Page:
Bisexual women of color were a majority in the study—57%—a group that is notably absent in the literature, the researchers say. Latina bisexual women reported worse health outcomes than Black and White bisexual women in their daily diaries. Smith says the impact of microaggressions on bisexual women of color is an area where further research is needed.
“So often we focus on the large discriminatory events, like being denied housing or being fired from a job,” Smith says. “These subtle comments and slights can be just as harmful. That’s why it’s important to address it through education – understanding and recognizing what a microaggression is and then adapting policies to raise awareness.”
Co-authors included UIC Nursing visiting research specialist Larisa Burke, MPH, Amy L. Hequembourg, Alecia Santuzzi and UIC Nursing professor emerita Tonda Hughes, PhD ’89, RN, FAAN.
WOC nurses treat patients who have unhealed wounds, ostomies, or urinary or fecal incontinence issues, so nurses who are in this field or who are considering entering this specialty will have many areas of focus to work in. Some patients receive care for these conditions throughout their lives while others might be going through the process of figuring out the best care for new conditions. Nurses interested in growing professionally as a nurse in education and in patient interaction will find this field particularly satisfying.
Nurses in wound, ostomy, and incontinence care work with patients of all ages and with different health conditions. From infants with gastrointestinal system disorders to patients who have newly presented urinary incontinence to patients with open wounds, WOC nurses know the medical conditions and help patients understand what is happening. They are able to navigate the incredibly complex conditions that bring patients to them and the different stages of understanding and self-care their patients are capable of.
WOC nurses are mindful of the medical care their patients need and also promote education to make their patients engaged in their own care if at all possible. As with any nursing specialist, certification through the Wound, Ostomy, and Continence Nursing Certification Board is encouraged. With varied conditions requiring treatment in this field, nurses can also look into certification for foot care, as so many patients deal with wounds on their feet that won’t heal.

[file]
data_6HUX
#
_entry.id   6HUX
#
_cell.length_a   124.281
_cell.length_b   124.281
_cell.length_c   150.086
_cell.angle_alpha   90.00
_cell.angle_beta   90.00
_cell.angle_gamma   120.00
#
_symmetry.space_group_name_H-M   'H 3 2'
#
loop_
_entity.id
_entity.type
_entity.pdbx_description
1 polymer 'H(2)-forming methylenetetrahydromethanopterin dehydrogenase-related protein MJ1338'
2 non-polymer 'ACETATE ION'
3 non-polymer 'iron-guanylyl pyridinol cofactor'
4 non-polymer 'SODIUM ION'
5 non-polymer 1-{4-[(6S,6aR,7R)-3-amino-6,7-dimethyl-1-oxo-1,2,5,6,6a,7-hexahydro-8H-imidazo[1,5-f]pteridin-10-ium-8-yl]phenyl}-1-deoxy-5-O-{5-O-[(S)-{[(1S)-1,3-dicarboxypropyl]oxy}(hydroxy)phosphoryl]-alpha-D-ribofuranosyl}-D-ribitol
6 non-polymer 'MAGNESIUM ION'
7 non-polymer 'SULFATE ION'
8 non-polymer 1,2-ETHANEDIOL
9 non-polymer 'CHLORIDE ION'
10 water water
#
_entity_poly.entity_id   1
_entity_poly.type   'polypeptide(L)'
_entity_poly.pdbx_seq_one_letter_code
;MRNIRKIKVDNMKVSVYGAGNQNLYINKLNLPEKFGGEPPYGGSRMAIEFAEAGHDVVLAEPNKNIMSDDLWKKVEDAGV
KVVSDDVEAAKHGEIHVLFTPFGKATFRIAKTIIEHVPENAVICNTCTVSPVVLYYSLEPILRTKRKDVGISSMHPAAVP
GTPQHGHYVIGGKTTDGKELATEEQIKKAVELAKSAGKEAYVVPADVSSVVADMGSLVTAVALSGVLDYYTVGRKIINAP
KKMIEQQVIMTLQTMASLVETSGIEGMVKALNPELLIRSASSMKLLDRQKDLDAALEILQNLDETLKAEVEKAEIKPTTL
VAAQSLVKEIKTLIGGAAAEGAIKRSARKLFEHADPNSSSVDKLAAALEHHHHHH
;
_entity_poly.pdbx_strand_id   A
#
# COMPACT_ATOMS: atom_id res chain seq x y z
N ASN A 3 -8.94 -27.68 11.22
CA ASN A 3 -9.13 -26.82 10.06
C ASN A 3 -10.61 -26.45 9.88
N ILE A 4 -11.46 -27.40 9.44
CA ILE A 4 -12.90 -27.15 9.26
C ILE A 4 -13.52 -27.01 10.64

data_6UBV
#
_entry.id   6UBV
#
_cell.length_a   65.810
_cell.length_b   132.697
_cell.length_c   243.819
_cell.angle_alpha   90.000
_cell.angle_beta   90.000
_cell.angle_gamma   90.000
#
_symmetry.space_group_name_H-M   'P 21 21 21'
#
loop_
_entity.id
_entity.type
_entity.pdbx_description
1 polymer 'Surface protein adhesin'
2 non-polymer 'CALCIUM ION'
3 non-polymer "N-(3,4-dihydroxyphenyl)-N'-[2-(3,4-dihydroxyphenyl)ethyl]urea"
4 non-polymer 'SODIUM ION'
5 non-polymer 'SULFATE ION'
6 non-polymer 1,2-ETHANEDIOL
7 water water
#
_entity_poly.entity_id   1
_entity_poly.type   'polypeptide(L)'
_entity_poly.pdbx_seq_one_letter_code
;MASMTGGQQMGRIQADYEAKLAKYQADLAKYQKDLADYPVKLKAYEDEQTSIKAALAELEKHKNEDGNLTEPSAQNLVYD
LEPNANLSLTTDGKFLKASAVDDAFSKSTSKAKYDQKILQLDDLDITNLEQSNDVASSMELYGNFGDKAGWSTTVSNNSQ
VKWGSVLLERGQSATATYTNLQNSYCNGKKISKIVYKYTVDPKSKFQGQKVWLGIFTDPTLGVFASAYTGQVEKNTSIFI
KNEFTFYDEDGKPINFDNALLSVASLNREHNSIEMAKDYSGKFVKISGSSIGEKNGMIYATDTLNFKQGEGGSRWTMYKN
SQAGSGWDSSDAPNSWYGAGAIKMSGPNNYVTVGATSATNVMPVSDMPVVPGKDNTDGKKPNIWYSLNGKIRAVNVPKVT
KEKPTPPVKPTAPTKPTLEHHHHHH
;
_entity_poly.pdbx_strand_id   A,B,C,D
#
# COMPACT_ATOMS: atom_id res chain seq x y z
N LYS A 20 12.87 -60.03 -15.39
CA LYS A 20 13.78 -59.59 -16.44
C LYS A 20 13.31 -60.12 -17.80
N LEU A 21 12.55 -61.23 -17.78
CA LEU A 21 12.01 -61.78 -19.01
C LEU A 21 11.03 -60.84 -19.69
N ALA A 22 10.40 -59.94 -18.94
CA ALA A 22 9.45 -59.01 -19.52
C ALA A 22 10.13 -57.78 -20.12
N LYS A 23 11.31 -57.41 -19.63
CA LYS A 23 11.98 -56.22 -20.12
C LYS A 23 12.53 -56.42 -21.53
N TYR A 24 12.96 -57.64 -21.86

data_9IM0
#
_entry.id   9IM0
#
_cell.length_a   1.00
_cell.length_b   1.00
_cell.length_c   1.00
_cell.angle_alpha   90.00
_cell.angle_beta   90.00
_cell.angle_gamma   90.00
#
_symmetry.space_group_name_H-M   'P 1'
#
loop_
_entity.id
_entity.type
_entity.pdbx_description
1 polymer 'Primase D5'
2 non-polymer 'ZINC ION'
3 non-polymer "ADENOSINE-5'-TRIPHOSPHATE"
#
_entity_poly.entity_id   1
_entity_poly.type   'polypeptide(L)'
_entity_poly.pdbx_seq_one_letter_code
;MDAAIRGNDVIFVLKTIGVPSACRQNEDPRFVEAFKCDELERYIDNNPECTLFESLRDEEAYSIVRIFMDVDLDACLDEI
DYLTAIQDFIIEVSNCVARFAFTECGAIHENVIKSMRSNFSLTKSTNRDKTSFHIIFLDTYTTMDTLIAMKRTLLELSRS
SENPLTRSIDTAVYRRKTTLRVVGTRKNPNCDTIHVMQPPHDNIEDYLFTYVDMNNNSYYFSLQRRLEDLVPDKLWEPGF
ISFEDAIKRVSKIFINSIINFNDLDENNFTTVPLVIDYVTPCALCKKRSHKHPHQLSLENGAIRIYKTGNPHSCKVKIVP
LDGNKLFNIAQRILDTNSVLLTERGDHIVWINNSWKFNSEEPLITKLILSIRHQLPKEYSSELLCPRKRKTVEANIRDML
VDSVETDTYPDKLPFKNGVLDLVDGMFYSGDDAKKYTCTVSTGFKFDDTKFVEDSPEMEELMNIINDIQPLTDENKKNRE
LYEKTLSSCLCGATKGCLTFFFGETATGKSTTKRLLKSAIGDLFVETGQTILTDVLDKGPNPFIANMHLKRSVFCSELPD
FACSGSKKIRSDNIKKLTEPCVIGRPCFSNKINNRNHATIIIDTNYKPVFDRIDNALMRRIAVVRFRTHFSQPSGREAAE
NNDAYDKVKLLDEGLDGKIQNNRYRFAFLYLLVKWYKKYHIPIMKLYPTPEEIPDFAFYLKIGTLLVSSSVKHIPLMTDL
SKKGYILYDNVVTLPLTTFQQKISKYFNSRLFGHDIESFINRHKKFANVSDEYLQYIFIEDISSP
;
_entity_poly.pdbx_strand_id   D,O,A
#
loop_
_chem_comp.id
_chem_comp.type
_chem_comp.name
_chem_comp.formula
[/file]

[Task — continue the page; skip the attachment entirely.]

In the efforts of continuing to gain knowledge and education, the Wound, Ostomy, and Continence Nurses Society is hosting a webinar this week. Kathleen Lawrence MSN, RN, CWOCN presents the webinar “Guiding Your Professional Future with the Scope and Standards for the WOC Nurse” on Wednesday, April 17 from 1-2 pm Eastern. If you participate, you may be eligible to earn one credit hour. The webinar is free but you must register to participate.
For fun, the society is also encouraging nurses to send in photos from this week in a photo contest. You can also tag the photos with #WOCNurseWeek2019 and share them on social media. Your team might also want to host a small celebration at work. Take a few minutes to enjoy some goodies and recognize how deeply your work is appreciated by the people you help every day. And recognize your team members for the way you all work as a unit to help you patients and their families achieve the very best health they can.